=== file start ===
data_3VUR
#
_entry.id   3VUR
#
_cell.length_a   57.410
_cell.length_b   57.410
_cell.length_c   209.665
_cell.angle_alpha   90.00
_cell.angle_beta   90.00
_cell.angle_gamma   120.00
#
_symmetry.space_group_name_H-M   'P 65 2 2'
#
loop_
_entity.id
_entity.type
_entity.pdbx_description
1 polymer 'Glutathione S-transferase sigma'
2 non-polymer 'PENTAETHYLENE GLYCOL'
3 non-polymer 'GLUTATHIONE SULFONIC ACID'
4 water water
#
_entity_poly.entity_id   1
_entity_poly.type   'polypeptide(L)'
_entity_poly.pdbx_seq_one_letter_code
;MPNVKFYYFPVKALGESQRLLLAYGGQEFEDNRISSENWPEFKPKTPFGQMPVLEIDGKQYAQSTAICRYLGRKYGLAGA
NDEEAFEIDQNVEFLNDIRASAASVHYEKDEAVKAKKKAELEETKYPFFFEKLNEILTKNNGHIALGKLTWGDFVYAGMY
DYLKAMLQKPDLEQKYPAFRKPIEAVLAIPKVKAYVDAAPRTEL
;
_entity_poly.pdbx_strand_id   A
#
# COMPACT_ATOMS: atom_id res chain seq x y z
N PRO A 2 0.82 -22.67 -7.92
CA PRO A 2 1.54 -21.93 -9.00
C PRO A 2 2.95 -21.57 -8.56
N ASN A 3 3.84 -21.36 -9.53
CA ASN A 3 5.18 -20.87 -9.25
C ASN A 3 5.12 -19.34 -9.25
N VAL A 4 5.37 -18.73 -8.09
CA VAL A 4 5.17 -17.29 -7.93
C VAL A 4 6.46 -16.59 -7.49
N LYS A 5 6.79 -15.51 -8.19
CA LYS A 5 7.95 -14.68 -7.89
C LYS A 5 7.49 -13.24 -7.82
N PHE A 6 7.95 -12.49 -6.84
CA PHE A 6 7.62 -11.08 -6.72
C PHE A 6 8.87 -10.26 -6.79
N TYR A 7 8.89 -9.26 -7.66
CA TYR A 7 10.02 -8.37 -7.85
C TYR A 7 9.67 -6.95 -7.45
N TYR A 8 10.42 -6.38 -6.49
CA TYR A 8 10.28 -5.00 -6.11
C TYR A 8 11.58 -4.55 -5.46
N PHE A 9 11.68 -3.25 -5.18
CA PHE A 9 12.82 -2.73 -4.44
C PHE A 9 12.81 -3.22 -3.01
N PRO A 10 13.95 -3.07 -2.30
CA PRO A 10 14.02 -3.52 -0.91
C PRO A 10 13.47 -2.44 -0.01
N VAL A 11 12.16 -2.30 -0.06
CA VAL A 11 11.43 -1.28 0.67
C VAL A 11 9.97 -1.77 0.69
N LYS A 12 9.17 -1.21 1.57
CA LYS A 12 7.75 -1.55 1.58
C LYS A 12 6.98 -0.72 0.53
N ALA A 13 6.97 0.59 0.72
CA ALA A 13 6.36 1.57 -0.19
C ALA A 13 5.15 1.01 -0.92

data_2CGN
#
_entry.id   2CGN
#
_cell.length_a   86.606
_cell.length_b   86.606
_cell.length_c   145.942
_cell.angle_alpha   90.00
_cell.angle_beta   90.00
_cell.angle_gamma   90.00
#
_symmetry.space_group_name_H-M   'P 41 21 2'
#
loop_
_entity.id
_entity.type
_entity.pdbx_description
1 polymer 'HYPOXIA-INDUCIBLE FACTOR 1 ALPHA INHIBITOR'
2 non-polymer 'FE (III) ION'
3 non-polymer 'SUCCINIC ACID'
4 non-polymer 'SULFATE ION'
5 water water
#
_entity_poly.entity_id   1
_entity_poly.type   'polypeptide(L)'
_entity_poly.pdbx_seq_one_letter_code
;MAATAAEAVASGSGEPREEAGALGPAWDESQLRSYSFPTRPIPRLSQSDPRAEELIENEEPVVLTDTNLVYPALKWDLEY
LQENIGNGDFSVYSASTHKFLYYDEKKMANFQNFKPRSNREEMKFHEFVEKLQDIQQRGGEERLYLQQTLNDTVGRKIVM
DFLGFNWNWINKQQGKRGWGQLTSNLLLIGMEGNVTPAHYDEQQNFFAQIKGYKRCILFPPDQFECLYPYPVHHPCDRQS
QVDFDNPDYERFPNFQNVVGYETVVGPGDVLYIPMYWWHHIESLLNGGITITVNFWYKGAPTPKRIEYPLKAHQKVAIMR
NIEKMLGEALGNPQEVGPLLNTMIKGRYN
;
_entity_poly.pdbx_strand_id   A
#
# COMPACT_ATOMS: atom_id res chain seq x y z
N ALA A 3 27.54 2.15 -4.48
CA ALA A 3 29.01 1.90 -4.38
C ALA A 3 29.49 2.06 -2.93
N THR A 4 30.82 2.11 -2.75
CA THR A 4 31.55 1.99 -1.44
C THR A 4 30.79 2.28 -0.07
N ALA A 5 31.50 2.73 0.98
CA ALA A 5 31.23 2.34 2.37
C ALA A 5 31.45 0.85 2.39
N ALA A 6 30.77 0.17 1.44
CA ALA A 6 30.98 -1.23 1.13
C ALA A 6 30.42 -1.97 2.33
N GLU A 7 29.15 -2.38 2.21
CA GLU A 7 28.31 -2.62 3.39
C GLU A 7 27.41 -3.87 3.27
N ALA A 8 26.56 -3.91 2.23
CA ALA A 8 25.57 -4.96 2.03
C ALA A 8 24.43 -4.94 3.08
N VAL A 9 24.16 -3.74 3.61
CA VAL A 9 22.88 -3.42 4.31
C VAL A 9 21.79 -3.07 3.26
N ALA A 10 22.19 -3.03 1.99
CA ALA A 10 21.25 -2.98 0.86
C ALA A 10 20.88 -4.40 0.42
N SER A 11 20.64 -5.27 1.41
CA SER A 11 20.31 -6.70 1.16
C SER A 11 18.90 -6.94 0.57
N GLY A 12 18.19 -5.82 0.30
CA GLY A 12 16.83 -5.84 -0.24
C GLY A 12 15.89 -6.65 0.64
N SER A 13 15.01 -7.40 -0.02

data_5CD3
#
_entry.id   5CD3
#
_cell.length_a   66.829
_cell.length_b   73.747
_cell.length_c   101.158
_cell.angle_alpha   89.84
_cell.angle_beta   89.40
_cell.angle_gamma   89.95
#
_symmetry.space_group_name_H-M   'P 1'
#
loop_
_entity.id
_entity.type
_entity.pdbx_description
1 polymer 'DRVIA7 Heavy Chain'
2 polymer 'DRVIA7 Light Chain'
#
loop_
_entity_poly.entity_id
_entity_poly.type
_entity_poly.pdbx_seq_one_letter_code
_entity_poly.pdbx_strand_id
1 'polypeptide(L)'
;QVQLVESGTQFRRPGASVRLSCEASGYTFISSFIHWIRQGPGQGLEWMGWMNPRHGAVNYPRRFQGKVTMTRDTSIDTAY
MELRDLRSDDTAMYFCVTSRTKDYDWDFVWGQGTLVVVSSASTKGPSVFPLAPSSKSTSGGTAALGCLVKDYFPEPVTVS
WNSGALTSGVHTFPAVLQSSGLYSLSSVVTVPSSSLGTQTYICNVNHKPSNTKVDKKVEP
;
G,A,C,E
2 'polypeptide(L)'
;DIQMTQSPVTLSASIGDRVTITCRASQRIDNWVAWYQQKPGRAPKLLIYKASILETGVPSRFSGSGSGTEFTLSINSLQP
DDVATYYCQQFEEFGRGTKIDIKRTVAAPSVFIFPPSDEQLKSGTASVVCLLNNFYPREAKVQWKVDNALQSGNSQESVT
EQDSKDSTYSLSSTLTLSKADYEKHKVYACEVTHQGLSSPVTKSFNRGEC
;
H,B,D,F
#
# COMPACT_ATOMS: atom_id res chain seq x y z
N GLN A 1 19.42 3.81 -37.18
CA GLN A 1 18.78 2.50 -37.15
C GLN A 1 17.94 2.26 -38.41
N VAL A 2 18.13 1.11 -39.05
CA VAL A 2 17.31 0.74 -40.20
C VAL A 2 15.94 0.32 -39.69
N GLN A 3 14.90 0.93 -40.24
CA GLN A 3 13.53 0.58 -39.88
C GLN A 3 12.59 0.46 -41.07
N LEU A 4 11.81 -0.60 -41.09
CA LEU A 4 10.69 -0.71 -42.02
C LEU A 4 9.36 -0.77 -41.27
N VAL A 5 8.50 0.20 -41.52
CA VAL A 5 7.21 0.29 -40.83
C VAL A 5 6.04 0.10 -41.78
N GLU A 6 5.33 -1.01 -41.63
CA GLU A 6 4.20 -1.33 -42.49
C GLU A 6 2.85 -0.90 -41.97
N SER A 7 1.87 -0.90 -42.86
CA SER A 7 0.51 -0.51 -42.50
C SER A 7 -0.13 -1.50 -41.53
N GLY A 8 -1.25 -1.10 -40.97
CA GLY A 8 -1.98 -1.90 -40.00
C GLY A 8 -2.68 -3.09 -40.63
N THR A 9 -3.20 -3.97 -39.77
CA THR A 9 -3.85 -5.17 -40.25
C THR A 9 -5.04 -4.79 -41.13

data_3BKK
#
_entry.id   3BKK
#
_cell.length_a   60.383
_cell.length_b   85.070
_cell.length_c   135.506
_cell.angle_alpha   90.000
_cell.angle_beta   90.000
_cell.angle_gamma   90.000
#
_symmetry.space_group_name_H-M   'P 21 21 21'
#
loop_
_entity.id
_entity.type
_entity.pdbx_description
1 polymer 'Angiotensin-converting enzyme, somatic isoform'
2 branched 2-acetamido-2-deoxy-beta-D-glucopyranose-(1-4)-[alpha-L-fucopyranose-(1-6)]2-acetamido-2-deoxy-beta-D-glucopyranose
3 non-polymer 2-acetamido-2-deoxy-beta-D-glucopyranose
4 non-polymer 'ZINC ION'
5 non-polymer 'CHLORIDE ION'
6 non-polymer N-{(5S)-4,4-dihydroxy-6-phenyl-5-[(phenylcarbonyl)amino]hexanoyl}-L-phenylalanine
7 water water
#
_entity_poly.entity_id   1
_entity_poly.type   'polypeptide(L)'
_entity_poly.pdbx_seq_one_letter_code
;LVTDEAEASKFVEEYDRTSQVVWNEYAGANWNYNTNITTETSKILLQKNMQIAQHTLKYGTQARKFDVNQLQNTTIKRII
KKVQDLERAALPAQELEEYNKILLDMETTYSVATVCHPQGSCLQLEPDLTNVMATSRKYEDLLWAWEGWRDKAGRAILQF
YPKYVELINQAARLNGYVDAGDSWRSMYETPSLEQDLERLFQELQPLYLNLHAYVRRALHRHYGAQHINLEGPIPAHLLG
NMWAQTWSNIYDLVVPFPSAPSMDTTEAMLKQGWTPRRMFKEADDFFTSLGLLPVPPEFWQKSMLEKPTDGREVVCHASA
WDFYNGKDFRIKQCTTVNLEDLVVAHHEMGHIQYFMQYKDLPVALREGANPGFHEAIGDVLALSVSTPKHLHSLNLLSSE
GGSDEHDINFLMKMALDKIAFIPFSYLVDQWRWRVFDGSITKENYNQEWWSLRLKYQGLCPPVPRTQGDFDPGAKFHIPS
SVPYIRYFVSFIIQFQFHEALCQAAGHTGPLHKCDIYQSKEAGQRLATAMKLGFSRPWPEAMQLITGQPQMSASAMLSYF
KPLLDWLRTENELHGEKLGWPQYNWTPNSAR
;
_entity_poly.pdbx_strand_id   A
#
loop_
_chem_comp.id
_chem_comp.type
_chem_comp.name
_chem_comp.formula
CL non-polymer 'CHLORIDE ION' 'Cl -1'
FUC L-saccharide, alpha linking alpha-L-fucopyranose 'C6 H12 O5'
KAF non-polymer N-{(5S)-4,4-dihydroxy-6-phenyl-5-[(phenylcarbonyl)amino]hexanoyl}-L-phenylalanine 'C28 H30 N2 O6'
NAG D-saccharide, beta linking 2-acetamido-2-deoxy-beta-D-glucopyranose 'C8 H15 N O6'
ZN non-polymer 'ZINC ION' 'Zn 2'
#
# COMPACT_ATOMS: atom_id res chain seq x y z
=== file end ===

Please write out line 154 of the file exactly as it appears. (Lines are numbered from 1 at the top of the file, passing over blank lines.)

#